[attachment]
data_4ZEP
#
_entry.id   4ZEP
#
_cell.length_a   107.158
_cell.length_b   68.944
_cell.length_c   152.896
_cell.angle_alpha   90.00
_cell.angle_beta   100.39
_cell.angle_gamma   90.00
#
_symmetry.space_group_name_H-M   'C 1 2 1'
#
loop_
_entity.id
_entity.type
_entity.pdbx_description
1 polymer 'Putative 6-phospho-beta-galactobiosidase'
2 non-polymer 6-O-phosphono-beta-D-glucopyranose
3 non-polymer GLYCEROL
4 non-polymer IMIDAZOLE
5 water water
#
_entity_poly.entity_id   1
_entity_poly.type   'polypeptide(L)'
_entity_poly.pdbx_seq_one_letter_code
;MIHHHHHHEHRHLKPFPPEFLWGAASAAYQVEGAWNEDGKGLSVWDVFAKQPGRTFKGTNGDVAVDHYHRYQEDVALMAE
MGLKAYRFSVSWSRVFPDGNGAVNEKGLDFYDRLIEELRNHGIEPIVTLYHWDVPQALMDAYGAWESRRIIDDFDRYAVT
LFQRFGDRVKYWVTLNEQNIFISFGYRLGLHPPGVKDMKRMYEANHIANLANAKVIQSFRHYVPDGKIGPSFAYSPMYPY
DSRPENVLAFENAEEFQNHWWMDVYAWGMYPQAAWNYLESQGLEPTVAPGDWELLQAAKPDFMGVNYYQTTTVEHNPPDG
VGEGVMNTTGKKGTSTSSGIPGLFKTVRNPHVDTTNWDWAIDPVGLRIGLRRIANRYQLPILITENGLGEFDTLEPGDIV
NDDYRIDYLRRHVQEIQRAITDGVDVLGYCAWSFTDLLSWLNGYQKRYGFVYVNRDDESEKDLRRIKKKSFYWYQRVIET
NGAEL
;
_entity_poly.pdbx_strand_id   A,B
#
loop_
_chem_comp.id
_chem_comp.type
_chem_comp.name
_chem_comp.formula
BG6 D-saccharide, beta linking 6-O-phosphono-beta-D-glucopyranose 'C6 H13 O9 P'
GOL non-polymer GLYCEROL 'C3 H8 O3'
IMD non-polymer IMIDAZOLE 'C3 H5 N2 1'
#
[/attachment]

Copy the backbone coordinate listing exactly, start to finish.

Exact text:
data_4ZEP
#
_entry.id   4ZEP
#
_cell.length_a   107.158
_cell.length_b   68.944
_cell.length_c   152.896
_cell.angle_alpha   90.00
_cell.angle_beta   100.39
_cell.angle_gamma   90.00
#
_symmetry.space_group_name_H-M   'C 1 2 1'
#
loop_
_entity.id
_entity.type
_entity.pdbx_description
1 polymer 'Putative 6-phospho-beta-galactobiosidase'
2 non-polymer 6-O-phosphono-beta-D-glucopyranose
3 non-polymer GLYCEROL
4 non-polymer IMIDAZOLE
5 water water
#
_entity_poly.entity_id   1
_entity_poly.type   'polypeptide(L)'
_entity_poly.pdbx_seq_one_letter_code
;MIHHHHHHEHRHLKPFPPEFLWGAASAAYQVEGAWNEDGKGLSVWDVFAKQPGRTFKGTNGDVAVDHYHRYQEDVALMAE
MGLKAYRFSVSWSRVFPDGNGAVNEKGLDFYDRLIEELRNHGIEPIVTLYHWDVPQALMDAYGAWESRRIIDDFDRYAVT
LFQRFGDRVKYWVTLNEQNIFISFGYRLGLHPPGVKDMKRMYEANHIANLANAKVIQSFRHYVPDGKIGPSFAYSPMYPY
DSRPENVLAFENAEEFQNHWWMDVYAWGMYPQAAWNYLESQGLEPTVAPGDWELLQAAKPDFMGVNYYQTTTVEHNPPDG
VGEGVMNTTGKKGTSTSSGIPGLFKTVRNPHVDTTNWDWAIDPVGLRIGLRRIANRYQLPILITENGLGEFDTLEPGDIV
NDDYRIDYLRRHVQEIQRAITDGVDVLGYCAWSFTDLLSWLNGYQKRYGFVYVNRDDESEKDLRRIKKKSFYWYQRVIET
NGAEL
;
_entity_poly.pdbx_strand_id   A,B
#
loop_
_chem_comp.id
_chem_comp.type
_chem_comp.name
_chem_comp.formula
BG6 D-saccharide, beta linking 6-O-phosphono-beta-D-glucopyranose 'C6 H13 O9 P'
GOL non-polymer GLYCEROL 'C3 H8 O3'
IMD non-polymer IMIDAZOLE 'C3 H5 N2 1'
#